Family Law Court

Family Law Courts hear cases involving dissolution of marriage, nullity, legal separation and paternity, including related issues of spousal support, child support and custody and community property.
Text resize: Decrease font site Increase font site


The Family Court section of this website focuses on family matters that relate to domestic violence (restraining orders), elder abuse, divorce, child custody, visitation, establishing paternity, and child support.
See full size imageWARNING: People can tell what Internet sites you have visited on your computer.  If you are concerned for your safety, use the Internet at a local library, a friend's home, or your workplace.





~Effective April 4, 2016, Family Law proceedings and Child Custody Recommending Counselor Services provided at the George E. McDonald Courthouse in Alameda are moving to the Hayward Hall of Justice. Click here for more information. 

All family law pleadings and documents may be filed at the George E. McDonald Hall of Justice in Alameda, the Hayward Hall of Justice, or the Rene C. Davidson Courthouse.  Please note that once your case is assigned to a specific judicial officer, you must file all additional documents at the court location where that assigned judicial officer sits.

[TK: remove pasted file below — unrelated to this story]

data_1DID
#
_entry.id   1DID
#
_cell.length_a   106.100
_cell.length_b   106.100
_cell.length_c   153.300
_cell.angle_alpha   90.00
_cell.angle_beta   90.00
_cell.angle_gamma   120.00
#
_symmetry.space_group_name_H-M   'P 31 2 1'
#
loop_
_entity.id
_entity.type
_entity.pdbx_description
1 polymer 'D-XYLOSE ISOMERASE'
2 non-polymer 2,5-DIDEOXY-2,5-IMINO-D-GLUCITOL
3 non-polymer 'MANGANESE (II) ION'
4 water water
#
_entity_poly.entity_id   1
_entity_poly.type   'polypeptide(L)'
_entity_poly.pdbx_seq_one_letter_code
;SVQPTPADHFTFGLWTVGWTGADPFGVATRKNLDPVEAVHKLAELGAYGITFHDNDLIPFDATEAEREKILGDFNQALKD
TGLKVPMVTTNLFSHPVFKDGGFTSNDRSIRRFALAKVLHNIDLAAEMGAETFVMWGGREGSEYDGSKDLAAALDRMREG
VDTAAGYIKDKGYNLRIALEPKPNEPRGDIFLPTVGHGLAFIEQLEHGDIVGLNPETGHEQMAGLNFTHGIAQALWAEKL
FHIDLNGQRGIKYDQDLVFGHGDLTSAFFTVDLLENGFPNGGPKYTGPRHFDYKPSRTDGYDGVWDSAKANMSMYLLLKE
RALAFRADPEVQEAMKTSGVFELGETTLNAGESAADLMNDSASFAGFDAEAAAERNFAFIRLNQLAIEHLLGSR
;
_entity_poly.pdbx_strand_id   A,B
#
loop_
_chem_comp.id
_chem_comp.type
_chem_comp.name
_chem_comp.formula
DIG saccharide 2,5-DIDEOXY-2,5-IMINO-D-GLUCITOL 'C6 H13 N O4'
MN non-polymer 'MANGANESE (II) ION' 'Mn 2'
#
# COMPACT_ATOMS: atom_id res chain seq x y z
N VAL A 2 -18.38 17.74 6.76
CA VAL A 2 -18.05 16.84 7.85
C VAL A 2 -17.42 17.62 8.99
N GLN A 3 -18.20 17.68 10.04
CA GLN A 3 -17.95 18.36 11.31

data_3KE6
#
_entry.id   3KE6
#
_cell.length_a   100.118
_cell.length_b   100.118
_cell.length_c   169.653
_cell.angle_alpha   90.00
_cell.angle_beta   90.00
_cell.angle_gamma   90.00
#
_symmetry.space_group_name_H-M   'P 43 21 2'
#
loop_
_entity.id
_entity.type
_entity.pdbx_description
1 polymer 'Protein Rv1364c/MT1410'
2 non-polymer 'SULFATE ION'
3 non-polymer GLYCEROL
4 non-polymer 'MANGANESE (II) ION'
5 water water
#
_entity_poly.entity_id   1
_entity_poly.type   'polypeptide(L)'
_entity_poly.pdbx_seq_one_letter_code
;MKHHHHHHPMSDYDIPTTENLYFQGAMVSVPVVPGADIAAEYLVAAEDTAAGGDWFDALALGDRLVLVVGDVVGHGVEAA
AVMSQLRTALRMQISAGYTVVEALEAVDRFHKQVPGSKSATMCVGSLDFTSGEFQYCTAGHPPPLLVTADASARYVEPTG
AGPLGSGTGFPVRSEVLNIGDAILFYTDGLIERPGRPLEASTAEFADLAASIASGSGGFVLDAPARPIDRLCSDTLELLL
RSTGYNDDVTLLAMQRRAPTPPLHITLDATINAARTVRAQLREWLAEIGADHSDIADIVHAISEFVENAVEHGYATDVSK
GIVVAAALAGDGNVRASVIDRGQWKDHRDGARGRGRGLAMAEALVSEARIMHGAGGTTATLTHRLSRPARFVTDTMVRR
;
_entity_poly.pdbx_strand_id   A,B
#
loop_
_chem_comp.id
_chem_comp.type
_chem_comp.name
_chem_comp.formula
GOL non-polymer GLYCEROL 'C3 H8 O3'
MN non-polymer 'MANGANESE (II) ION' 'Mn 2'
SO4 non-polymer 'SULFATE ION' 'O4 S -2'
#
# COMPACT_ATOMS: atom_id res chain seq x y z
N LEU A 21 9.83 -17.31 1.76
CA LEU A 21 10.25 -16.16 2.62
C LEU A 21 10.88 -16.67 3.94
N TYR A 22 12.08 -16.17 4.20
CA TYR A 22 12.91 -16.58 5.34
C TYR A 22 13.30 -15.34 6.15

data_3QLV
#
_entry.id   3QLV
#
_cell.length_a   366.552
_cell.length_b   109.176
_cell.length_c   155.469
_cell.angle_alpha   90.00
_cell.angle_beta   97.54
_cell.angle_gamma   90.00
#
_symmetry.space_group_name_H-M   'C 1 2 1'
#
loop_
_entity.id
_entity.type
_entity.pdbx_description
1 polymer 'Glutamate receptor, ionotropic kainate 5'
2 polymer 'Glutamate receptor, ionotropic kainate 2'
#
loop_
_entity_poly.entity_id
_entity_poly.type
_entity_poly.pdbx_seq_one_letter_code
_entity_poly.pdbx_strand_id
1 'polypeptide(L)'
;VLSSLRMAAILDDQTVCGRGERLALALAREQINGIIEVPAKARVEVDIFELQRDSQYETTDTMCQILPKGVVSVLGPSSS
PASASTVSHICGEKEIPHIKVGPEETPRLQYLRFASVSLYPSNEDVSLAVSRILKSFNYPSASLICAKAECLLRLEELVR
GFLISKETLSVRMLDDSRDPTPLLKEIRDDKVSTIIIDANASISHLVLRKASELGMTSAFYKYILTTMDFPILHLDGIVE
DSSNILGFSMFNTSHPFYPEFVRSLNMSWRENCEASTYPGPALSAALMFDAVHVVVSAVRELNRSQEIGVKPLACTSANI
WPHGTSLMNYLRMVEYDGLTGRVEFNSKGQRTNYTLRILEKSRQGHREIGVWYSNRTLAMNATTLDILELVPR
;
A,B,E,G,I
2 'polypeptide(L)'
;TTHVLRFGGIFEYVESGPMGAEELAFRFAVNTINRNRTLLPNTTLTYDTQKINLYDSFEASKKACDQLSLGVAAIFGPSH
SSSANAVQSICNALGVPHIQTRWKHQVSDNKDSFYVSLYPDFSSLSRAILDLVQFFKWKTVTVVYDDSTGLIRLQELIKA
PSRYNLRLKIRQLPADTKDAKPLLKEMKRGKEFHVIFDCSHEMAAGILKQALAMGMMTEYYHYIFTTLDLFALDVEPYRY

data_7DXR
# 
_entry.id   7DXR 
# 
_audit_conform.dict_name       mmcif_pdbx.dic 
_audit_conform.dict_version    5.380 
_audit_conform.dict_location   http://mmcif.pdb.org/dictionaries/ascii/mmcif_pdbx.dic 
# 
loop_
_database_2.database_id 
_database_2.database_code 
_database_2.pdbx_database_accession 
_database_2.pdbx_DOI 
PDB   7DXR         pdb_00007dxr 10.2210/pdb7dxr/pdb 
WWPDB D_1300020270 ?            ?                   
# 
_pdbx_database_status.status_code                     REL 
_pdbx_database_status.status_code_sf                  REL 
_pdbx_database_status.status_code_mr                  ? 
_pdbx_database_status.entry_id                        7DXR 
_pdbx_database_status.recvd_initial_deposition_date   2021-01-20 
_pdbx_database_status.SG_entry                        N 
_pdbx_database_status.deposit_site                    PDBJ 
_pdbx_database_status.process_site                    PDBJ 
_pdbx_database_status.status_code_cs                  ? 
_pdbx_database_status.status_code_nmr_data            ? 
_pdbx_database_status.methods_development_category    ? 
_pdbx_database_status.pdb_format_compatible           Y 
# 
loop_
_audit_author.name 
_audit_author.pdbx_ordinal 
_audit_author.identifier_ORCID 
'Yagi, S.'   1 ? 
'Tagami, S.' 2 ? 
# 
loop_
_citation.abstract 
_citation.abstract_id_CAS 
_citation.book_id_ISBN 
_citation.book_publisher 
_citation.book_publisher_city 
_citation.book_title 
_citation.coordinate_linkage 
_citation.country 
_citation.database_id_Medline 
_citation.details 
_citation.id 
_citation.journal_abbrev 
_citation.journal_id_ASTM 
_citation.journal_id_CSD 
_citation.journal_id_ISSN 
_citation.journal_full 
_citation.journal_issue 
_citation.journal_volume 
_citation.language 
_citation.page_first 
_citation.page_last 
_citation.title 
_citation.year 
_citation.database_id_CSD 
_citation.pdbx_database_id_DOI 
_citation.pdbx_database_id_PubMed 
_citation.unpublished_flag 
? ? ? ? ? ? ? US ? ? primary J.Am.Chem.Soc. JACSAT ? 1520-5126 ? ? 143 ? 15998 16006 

Other kinds of cases that involve families are covered in separate sections of the website. If you are looking for information about criminal law violations by a child under the age of 18, visit the Juvenile section of this website.

If you are searching for information about a wide range of matters related to taking care of family members and their personal affairs, including matters like disposing of property after death through Wills or Trusts and guardianship and conservatorships for people who cannot care for themselves or manage their personal financial matters, visit the Probate section of this website.  For information about civil harassment matters visit the Civil section of this website, and for name changes visit the Self-Help section.  

For information on how the Family Law webpage can help you, click here.
Back To Top Print This Page